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Lipid nanoparticle siRNA treatment of Ebola-virus-Makona-infected nonhuman primates

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Abstract

The current outbreak of Ebola virus in West Africa is unprecedented, causing more cases and fatalities than all previous outbreaks combined, and has yet to be controlled1. Several post-exposure interventions have been employed under compassionate use to treat patients repatriated to Europe and the United States2. However, the in vivo efficacy of these interventions against the new outbreak strain of Ebola virus is unknown. Here we show that lipid-nanoparticle-encapsulated short interfering RNAs (siRNAs) rapidly adapted to target the Makona outbreak strain of Ebola virus are able to protect 100% of rhesus monkeys against lethal challenge when treatment was initiated at 3 days after exposure while animals were viraemic and clinically ill. Although all infected animals showed evidence of advanced disease including abnormal haematology, blood chemistry and coagulopathy, siRNA-treated animals had milder clinical features and fully recovered, while the untreated control animals succumbed to the disease. These results represent the first, to our knowledge, successful demonstration of therapeutic anti-Ebola virus efficacy against the new outbreak strain in nonhuman primates and highlight the rapid development of lipid-nanoparticle-delivered siRNA as a countermeasure against this highly lethal human disease.

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Figure 1: siEbola-3 is active against EBOV Makona target sequences.
Figure 2: siEbola-3 LNP treatment confers survival and reduces viral load.
Figure 3: EBOV Makona tissue pathology and antigen in NHPs untreated or treated with siEbola-3 LNP.

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Acknowledgements

We thank V. Borisevich for assistance with clinical pathology assays performed in the GNL BSL-4 laboratory. We also thank S. Klassen for his assistance with siRNA-LNP preparation. This study was supported by the Department of Health and Human Services, National Institutes of Health grant U19AI109711 to T.W.G. and I.M.

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Contributions

E.P.T. and J.Z.Z. designed the siRNA and did preparative work for dual luciferase reporter studies. E.P.T., N.M.S., J.Z.Z. and A.C.H.L. designed the dual luciferase reporter studies. J.Z.Z., T.R.B. and N.M.S. conducted the dual luciferase reporter studies and analysed the data. E.P.T., C.E.M., A.C.H.L., I.M. and T.W.G. conceived and designed the NHP study. C.E.M., J.B.G., D.J.D. and T.W.G. performed the NHP challenge and treatment experiments and conducted clinical observations of the animals. J.B.G., K.N.A. and D.J.D. performed the clinical pathology assays. J.B.G. performed the EBOV Makona infectivity assays. C.E.M. and K.N.A. performed the PCR assays. E.P.T., C.E.M., J.B.G., K.N.A., D.J.D., K.A.F., A.C.H.L., I.M. and T.W.G. analysed the data. K.A.F. performed histological and immunohistochemical analysis of the data. E.P.T., C.E.M., A.C.H.L. and T.W.G. wrote the paper. All authors had access to all of the data and approved the final version of the manuscript.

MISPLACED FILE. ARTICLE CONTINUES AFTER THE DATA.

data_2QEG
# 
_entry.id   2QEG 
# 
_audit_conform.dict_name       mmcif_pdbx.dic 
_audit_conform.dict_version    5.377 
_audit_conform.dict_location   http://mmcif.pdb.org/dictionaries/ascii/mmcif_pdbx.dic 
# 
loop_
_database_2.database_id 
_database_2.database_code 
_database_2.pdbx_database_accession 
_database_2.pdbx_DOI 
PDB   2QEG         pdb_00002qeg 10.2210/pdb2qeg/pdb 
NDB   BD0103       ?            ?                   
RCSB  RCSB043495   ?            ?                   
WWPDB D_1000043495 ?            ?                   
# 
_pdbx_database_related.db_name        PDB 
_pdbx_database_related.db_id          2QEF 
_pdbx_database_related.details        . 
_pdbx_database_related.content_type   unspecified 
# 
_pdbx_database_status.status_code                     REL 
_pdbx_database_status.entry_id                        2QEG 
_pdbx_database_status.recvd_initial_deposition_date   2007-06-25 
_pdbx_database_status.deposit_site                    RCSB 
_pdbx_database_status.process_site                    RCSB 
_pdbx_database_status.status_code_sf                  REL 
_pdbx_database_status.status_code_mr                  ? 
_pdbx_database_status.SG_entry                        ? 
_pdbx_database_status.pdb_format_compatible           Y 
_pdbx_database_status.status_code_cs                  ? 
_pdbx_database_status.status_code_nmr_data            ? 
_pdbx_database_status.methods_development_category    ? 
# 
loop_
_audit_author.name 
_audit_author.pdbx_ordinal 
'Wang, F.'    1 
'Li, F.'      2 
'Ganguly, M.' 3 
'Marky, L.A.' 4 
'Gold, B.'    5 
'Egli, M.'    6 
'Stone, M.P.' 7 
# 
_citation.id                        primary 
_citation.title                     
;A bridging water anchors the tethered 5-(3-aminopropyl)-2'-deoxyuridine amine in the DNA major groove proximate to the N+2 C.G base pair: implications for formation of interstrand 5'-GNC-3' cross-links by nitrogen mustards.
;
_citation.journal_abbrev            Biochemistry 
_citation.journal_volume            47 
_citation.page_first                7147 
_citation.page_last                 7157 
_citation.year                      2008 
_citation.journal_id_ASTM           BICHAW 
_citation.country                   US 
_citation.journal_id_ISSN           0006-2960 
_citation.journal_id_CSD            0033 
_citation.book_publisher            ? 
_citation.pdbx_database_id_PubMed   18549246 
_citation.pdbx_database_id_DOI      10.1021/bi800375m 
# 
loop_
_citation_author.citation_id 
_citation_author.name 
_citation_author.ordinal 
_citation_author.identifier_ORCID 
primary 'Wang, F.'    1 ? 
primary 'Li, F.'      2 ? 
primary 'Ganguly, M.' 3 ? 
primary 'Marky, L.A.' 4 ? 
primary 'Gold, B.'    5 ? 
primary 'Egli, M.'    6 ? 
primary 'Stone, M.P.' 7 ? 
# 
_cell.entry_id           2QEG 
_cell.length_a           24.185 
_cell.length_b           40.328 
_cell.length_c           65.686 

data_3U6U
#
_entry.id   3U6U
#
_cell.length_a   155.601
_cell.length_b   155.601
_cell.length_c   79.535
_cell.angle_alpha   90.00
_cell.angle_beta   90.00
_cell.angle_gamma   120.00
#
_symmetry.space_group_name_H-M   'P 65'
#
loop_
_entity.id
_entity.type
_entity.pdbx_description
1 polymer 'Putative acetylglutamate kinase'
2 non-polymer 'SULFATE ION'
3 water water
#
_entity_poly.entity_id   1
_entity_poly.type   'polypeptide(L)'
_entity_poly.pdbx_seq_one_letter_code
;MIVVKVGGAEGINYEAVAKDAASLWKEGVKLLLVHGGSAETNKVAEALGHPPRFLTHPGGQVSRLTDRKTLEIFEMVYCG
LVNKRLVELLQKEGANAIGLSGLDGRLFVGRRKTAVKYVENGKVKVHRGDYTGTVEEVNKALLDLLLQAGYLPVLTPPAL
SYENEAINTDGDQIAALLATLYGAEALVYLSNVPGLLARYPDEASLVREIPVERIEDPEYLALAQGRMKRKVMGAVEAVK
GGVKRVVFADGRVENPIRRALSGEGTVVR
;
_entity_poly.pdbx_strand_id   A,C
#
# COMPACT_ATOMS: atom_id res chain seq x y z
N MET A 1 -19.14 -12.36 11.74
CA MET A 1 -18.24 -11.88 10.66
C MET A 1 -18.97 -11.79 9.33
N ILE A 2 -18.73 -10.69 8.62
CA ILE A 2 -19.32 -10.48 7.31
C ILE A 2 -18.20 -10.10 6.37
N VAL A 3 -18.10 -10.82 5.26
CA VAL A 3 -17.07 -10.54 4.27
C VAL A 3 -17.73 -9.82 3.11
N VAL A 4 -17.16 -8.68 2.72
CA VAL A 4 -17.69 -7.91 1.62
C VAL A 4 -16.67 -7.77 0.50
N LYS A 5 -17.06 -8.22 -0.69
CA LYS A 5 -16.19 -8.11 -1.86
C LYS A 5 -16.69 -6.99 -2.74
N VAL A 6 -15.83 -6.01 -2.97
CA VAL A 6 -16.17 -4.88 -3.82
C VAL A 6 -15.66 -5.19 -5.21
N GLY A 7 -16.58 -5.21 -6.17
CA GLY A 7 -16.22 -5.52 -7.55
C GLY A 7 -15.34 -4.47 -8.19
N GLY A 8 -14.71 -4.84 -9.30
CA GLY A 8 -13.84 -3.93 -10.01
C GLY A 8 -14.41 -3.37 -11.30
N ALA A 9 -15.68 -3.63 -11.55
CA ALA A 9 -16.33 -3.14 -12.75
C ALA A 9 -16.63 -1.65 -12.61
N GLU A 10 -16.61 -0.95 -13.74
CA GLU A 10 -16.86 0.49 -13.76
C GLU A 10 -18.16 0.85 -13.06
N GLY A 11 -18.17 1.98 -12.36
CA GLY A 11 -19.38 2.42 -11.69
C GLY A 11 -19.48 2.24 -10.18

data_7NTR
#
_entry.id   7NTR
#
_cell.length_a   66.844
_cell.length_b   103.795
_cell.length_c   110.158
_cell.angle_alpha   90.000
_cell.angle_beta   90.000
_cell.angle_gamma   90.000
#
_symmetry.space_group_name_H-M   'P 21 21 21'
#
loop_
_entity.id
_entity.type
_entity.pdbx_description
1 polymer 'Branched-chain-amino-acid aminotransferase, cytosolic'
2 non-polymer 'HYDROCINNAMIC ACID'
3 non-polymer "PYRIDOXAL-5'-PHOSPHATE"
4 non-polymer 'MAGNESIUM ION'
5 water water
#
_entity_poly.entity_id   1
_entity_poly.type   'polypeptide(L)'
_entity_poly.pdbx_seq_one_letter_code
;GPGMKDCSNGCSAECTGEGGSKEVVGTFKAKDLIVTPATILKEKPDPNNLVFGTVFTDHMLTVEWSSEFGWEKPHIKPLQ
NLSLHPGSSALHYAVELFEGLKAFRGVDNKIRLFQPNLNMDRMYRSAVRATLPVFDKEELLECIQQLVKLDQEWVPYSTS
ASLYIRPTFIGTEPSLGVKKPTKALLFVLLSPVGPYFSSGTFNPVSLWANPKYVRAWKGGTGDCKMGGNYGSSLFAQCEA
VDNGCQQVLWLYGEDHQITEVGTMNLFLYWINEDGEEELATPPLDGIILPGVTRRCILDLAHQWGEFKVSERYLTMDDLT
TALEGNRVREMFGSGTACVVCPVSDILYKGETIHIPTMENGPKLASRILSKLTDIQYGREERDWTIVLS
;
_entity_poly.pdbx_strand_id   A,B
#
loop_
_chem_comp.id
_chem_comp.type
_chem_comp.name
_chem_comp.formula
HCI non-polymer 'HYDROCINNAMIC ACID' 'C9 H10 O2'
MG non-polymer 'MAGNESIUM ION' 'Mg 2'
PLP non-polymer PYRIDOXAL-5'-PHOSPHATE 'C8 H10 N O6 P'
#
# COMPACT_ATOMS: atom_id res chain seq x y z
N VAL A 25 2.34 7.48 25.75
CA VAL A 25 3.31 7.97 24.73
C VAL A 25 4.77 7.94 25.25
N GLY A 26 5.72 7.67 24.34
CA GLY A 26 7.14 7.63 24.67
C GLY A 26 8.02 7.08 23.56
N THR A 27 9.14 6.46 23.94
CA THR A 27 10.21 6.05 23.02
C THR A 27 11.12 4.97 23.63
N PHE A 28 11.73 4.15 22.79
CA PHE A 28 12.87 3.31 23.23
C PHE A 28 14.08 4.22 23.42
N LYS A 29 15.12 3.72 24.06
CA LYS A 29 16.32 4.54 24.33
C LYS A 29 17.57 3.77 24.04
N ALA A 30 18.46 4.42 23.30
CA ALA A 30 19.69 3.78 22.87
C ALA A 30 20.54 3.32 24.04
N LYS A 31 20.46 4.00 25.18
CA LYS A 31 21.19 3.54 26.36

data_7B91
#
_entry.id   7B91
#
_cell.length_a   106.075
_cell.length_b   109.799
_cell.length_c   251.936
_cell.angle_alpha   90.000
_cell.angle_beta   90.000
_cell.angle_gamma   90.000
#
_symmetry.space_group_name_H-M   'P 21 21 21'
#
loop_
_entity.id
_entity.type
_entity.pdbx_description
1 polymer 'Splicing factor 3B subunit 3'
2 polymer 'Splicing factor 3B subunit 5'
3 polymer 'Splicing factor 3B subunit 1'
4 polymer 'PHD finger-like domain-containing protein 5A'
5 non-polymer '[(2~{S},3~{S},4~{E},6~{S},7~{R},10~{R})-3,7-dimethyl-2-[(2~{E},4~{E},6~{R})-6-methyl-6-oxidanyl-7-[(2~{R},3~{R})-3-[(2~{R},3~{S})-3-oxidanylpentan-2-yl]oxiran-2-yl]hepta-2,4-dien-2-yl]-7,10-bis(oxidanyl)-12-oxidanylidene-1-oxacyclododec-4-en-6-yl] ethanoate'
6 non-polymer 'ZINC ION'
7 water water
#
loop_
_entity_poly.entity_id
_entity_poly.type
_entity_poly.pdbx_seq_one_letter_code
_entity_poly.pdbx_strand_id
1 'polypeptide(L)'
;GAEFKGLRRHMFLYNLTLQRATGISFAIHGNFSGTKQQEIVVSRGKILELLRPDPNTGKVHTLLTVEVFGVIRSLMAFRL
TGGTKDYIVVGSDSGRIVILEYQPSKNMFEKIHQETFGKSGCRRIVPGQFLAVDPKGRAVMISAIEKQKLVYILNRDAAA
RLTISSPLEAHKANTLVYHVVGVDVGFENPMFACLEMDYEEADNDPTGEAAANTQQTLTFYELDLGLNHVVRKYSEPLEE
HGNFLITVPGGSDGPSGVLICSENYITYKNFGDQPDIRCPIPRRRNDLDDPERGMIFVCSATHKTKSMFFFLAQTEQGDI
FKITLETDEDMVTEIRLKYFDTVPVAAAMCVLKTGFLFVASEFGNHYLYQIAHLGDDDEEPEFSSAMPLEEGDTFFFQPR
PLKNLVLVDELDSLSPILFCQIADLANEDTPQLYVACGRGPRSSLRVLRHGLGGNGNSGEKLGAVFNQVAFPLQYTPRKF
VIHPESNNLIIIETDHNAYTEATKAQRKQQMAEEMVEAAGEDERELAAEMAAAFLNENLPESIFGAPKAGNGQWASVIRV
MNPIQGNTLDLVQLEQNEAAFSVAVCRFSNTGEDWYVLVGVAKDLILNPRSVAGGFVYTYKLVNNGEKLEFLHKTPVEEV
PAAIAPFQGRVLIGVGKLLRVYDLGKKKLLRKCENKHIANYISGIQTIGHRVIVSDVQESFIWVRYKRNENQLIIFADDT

Corresponding author

Correspondence to Thomas W. Geisbert.

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Competing interests

A.C.H.L., I.M. and T.W.G. claim intellectual property regarding RNA interference for the treatment of filovirus infections. I.M. and T.W.G. are co-inventors on US Patent 7,838,658 ‘siRNA silencing of filovirus gene expression’ and A.C.H.L., I.M. and T.W.G. are co-inventors on US Patent 8,716,464 ‘Compositions and methods for silencing Ebola virus gene expression’.

Additional information

Opinions, interpretations, conclusions and recommendations are those of the authors and are not necessarily endorsed by the University of Texas Medical Branch.

Extended data figures and tables

Extended Data Figure 1 Antiviral activity of siEbola-3 in cells infected with EBOV Makona.

For comparison, siEbola-3 activity was also assessed against the central African EBOV Kikwit strain and siEbola-2 activity was evaluated against both EBOV strains. Data are viral RNA copies per milliltre of each sample normalized to untreated infected cells. Results are mean ± s.e.m. from one biological replicate, conducted in technical triplicate.

Extended Data Figure 2 siEbola-3 LNP treatment provides partial protection against EBOV Makona clinical pathologies, and infection with EBOV Makona infection induces a lesser degree of liver dysfunction compared to EBOV Kikwit infection.

a, No differences in viraemia levels were observed in untreated animals infected with EBOV Makona or Kikwit. be, Liver dysfunction markers. Normal values for uninfected NHPs ranges are GGT (40–115 U l−1), AST (20–45 U l−1), ALT (20–165 U l−1), ALP (130–500 U l−1). f, g, Protection against EBOV-Makona-induced CRE and BUN elevation was observed. Normal values for uninfected NHPs range from BUN (10–25 mg dl−1) and CRE (0.8–1.2 mg dl−1).

Extended Data Figure 3 Comparison of coagulation and haematology characteristics between untreated control animals infected with EBOV Makona or Kikwit.

a, b, Coagulopathies are not as marked in EBOV Makona infection when compared to historical EBOV Kikwit data. c, Lymphopenia is observed in all infected animals. d, Thrombocytopenia levels are similar between EBOV-Makona and EBOV-Kikwit-infected control animals.

Extended Data Table 1 Comparison of clinical signs progression between untreated rhesus macaques infected with EBOV Makona or EBOV Kikwit

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Thi, E., Mire, C., Lee, A. et al. Lipid nanoparticle siRNA treatment of Ebola-virus-Makona-infected nonhuman primates. Nature 521, 362–365 (2015). https://doi.org/10.1038/nature14442

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